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Trewane Cross in St Neot churchyard

A Scheduled Monument in St. Neot, Cornwall

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Latitude: 50.4822 / 50°28'56"N

Longitude: -4.5582 / 4°33'29"W

OS Eastings: 218603.659502

OS Northings: 67839.5276

OS Grid: SX186678

Mapcode National: GBR N9.LYTP

Mapcode Global: FRA 17BS.B0S

Entry Name: Trewane Cross in St Neot churchyard

Scheduled Date: 19 May 1952

Last Amended: 4 February 1999

Source: Historic England

Source ID: 1016776

English Heritage Legacy ID: 31844

County: Cornwall

Civil Parish: St. Neot

Built-Up Area: St Neot

Traditional County: Cornwall

Lieutenancy Area (Ceremonial County): Cornwall

Church of England Parish: St Neot

Church of England Diocese: Truro


This List entry has been amended to add sources for further reading (13/12/2016)

The monument includes a medieval churchyard cross situated to the south of
St Neot church on the southern edge of Bodmin Moor. The cross, which is Listed
Grade II, survives as an upright lantern head of Cateclewse stone mounted on a
modern granite shaft and two stepped base, 2.35m in overall height.
Cateclewse stone is a greenstone from Trevose on the north Cornish coast which
was used for elaborate sculpture in Cornish churches during the medieval
period. The head measures 0.82m high by 0.33m wide. The principal faces are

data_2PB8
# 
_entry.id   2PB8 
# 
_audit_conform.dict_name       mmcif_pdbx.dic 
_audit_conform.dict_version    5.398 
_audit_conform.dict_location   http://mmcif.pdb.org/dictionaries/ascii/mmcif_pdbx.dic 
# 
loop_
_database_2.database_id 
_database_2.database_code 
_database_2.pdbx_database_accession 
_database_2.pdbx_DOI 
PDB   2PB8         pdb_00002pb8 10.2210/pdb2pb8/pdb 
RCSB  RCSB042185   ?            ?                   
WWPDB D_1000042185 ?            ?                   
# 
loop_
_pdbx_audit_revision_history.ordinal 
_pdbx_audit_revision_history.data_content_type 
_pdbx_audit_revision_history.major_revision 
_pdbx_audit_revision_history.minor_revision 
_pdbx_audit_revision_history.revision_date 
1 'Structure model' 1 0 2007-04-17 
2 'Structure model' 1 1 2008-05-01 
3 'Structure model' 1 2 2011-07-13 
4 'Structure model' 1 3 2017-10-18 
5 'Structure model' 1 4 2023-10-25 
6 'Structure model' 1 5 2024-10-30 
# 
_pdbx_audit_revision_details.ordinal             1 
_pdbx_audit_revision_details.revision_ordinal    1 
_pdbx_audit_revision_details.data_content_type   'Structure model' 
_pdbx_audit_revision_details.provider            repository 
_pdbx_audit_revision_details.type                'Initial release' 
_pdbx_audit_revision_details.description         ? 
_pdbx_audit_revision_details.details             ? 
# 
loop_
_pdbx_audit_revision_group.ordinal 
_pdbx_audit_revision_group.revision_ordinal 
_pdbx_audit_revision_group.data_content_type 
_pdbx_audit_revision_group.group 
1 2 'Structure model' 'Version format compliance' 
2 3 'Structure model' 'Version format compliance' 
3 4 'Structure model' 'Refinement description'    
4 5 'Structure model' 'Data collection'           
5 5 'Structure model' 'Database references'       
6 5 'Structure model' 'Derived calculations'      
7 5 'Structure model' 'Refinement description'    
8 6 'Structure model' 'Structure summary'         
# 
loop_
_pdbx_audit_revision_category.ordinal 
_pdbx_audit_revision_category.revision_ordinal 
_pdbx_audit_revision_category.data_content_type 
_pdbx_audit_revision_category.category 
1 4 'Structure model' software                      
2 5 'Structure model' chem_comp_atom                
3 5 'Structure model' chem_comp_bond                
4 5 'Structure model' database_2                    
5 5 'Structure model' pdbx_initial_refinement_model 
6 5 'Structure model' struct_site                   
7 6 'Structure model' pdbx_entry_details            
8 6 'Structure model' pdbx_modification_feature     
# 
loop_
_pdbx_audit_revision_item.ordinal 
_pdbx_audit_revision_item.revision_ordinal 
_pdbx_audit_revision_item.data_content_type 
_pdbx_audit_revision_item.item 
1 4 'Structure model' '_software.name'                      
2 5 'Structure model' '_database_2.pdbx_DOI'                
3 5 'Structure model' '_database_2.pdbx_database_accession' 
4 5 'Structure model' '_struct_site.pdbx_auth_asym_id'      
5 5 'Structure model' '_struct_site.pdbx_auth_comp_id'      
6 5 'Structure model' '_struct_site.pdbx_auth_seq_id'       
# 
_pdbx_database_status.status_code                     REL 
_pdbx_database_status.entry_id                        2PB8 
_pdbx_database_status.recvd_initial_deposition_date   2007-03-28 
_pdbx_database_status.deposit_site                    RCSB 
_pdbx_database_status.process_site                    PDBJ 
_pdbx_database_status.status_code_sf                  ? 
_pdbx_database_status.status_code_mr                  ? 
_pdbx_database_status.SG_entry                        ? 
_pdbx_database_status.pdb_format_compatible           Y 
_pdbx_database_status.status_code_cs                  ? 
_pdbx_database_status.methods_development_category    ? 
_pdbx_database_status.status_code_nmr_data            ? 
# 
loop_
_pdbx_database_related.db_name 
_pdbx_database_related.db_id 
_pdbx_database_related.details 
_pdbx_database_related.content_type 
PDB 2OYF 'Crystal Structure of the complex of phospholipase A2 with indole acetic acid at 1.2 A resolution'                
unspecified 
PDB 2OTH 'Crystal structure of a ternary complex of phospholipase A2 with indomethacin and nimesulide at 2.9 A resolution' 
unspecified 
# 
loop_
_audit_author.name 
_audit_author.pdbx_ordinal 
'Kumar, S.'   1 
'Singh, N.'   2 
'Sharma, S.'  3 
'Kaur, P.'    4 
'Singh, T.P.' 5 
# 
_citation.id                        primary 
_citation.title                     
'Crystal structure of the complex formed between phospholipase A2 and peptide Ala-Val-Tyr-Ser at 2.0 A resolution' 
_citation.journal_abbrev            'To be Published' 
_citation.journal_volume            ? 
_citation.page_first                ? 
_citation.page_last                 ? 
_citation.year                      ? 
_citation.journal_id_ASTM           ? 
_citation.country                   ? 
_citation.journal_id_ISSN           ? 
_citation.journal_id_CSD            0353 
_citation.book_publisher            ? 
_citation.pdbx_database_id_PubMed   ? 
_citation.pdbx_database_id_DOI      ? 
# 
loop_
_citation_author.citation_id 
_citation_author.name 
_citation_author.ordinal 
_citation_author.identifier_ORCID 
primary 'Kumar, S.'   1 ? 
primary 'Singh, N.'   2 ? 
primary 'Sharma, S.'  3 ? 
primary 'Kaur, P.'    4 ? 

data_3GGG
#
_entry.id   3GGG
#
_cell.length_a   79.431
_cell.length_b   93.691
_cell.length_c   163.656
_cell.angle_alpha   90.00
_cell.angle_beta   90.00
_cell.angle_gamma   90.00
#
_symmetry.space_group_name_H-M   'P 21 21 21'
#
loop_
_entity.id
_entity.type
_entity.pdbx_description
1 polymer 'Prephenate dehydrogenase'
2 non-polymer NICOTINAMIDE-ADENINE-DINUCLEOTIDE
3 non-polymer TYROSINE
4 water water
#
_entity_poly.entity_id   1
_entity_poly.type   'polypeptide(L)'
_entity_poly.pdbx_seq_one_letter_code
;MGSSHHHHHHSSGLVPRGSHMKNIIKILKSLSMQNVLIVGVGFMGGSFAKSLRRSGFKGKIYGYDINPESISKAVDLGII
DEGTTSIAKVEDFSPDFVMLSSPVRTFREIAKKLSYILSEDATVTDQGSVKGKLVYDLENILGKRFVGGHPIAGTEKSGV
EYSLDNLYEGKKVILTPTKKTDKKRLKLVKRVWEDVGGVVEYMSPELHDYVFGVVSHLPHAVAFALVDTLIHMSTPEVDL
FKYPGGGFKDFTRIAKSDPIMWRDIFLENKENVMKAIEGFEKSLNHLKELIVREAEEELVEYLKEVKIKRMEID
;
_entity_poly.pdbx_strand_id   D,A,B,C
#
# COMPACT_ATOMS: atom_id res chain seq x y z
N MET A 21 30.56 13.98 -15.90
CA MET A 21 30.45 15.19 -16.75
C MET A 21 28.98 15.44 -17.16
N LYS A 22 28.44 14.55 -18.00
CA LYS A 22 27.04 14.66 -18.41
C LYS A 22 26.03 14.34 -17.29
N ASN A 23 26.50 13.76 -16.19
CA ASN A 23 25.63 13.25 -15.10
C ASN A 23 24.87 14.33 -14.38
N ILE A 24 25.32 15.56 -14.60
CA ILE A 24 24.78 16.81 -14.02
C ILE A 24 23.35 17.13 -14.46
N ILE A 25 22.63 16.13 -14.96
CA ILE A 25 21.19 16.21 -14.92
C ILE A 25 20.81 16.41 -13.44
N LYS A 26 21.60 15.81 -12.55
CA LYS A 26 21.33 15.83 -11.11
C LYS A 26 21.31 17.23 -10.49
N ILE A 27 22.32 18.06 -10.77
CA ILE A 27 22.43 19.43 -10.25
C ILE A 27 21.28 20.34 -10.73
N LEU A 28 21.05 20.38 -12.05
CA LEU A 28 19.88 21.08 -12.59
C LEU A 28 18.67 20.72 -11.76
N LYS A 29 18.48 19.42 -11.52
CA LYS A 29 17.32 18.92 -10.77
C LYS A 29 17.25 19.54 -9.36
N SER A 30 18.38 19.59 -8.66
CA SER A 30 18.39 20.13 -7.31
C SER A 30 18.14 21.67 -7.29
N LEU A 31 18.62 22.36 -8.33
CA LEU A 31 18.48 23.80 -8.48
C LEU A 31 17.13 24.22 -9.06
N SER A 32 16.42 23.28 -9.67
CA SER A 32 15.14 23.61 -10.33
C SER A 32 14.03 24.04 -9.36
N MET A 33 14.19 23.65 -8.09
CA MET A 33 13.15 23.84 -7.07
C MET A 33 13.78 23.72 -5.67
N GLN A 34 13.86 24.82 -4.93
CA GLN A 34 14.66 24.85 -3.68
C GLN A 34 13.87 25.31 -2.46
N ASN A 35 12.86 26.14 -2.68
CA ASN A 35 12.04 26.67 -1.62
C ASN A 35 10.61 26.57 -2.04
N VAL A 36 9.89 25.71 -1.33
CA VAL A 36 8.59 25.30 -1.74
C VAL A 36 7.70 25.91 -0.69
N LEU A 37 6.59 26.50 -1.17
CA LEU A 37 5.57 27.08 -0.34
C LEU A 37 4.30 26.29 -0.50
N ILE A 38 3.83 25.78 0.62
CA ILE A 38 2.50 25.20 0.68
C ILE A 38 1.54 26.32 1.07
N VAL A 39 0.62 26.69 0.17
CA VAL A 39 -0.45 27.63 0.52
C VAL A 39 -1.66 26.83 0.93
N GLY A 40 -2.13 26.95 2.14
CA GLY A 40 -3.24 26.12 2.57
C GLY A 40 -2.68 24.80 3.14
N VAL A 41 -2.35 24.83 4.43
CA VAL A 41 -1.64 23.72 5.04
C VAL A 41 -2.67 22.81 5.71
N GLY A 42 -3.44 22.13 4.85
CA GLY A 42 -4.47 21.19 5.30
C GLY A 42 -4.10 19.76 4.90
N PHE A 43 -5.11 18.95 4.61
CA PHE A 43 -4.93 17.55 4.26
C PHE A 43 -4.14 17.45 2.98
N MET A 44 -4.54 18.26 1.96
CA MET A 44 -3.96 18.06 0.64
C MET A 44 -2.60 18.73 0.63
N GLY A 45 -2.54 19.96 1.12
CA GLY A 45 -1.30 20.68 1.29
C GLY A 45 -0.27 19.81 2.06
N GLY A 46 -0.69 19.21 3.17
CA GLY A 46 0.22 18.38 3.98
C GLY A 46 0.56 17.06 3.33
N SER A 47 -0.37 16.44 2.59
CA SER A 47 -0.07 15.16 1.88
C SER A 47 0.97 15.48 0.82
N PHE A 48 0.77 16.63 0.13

orientated east-west, while all four faces of the head are decorated with
scenes in relief: the west principal face bears a crucifixion scene with the
head of God the Father above the cross; the east principal face bears the
figure of a man holding a book and a staff; the north face bears a figure of a
man with a crook or possibly a flail and a book; and the south side is
decorated with the Virgin and Child. All the figures are set beneath ogee
arched canopies. The two male figures may represent a saint and a farmer. The
figures are depicted in medieval dress and are skillfully executed. There is a
small hole through the head from north to south.
This cross head is cemented onto a modern hexagonal shaft of pink granite or
Luxulianite, 1.18m high by 0.25m wide. The shaft is cemented onto a two
stepped granite base. The upper step measures 0.82m north-south by 0.8m east-
west and is 0.2m high. The lower step is constructed of blocks of granite and
measures 1.07m square by 0.15m high. On the west face of this step is an
inscription which reads: `This ancient cross was erected here to the glory of
God and to the memory of the men of St Neot parish who gave their lives for
their king and country 1914-1918'. On the west end of the top step are two
iron cannon balls, one on either side of the cross shaft.
This cross was found in the 1790s at Trewane Manor in the parish of St Kew,
near the north coast of Cornwall. Trewane was the home of the Grylls family.
Around 1816 the cross was moved to Luxulyan where Gerveys Grylls was vicar,
and it was mounted on the Luxulyanite shaft. In 1852 the cross was moved to
Helston and in 1866 to Lewarne in the Glynn valley, south east Cornwall. In
1918 the cross was re-erected in its present location in St Neot churchyard as
the parish war memorial.
The metalled footpath and the gutter to the north of the cross, the metalled
footpath to the south, the row of gravestones to the east, and the memorial
stone to the west where they fall within the cross's protective margin, are
excluded from the scheduling, although the ground beneath is included.

The site of the monument is shown on the attached map extract.
It includes a 2 metre boundary around the archaeological features,
considered to be essential for the monument's support and preservation.

Source: Historic England

Reasons for Scheduling

A standing cross is a free standing upright structure, usually of stone,
mostly erected during the medieval period (mid 10th to mid 16th centuries AD).